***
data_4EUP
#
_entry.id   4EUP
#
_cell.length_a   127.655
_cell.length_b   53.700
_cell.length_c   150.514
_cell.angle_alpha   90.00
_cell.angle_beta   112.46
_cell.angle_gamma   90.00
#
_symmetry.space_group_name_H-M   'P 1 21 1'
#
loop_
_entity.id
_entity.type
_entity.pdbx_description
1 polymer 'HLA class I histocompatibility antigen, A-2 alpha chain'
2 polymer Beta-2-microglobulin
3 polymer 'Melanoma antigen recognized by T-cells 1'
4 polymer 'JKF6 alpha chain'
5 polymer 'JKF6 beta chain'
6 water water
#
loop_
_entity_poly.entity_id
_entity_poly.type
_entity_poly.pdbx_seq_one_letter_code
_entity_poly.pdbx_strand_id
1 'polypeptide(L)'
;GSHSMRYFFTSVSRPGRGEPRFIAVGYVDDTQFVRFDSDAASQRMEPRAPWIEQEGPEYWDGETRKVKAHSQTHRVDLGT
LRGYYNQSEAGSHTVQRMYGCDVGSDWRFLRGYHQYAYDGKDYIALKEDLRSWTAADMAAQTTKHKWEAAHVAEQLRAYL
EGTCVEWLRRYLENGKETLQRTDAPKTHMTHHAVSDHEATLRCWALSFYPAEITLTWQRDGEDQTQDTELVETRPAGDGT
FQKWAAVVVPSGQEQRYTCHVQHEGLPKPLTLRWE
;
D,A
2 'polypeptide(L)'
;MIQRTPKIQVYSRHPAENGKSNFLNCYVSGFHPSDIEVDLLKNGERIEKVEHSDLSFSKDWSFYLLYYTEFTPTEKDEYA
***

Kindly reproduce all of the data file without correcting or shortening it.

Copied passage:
data_4EUP
#
_entry.id   4EUP
#
_cell.length_a   127.655
_cell.length_b   53.700
_cell.length_c   150.514
_cell.angle_alpha   90.00
_cell.angle_beta   112.46
_cell.angle_gamma   90.00
#
_symmetry.space_group_name_H-M   'P 1 21 1'
#
loop_
_entity.id
_entity.type
_entity.pdbx_description
1 polymer 'HLA class I histocompatibility antigen, A-2 alpha chain'
2 polymer Beta-2-microglobulin
3 polymer 'Melanoma antigen recognized by T-cells 1'
4 polymer 'JKF6 alpha chain'
5 polymer 'JKF6 beta chain'
6 water water
#
loop_
_entity_poly.entity_id
_entity_poly.type
_entity_poly.pdbx_seq_one_letter_code
_entity_poly.pdbx_strand_id
1 'polypeptide(L)'
;GSHSMRYFFTSVSRPGRGEPRFIAVGYVDDTQFVRFDSDAASQRMEPRAPWIEQEGPEYWDGETRKVKAHSQTHRVDLGT
LRGYYNQSEAGSHTVQRMYGCDVGSDWRFLRGYHQYAYDGKDYIALKEDLRSWTAADMAAQTTKHKWEAAHVAEQLRAYL
EGTCVEWLRRYLENGKETLQRTDAPKTHMTHHAVSDHEATLRCWALSFYPAEITLTWQRDGEDQTQDTELVETRPAGDGT
FQKWAAVVVPSGQEQRYTCHVQHEGLPKPLTLRWE
;
D,A
2 'polypeptide(L)'
;MIQRTPKIQVYSRHPAENGKSNFLNCYVSGFHPSDIEVDLLKNGERIEKVEHSDLSFSKDWSFYLLYYTEFTPTEKDEYA